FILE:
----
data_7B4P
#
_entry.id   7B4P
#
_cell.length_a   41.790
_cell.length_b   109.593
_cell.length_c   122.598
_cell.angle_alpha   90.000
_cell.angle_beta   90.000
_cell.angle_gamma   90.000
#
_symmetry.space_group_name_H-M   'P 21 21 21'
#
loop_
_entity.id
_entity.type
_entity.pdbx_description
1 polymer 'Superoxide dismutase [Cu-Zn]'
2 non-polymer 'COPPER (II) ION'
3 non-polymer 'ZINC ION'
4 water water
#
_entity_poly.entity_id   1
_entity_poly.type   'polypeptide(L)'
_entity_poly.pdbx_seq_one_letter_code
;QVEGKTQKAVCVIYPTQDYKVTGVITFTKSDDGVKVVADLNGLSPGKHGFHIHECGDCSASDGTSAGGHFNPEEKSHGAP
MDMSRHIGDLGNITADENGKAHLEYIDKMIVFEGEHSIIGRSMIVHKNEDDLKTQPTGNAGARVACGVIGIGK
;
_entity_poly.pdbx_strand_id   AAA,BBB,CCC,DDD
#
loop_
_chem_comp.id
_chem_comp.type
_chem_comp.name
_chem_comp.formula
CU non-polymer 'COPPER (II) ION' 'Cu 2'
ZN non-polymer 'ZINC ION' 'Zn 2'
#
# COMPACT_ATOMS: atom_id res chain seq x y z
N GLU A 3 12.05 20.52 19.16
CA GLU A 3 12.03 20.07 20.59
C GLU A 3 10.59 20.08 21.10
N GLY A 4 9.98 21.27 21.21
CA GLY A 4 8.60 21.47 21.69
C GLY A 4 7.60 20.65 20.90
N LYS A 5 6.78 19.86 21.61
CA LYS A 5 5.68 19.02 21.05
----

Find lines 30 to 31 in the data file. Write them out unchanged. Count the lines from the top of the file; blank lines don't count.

#
loop_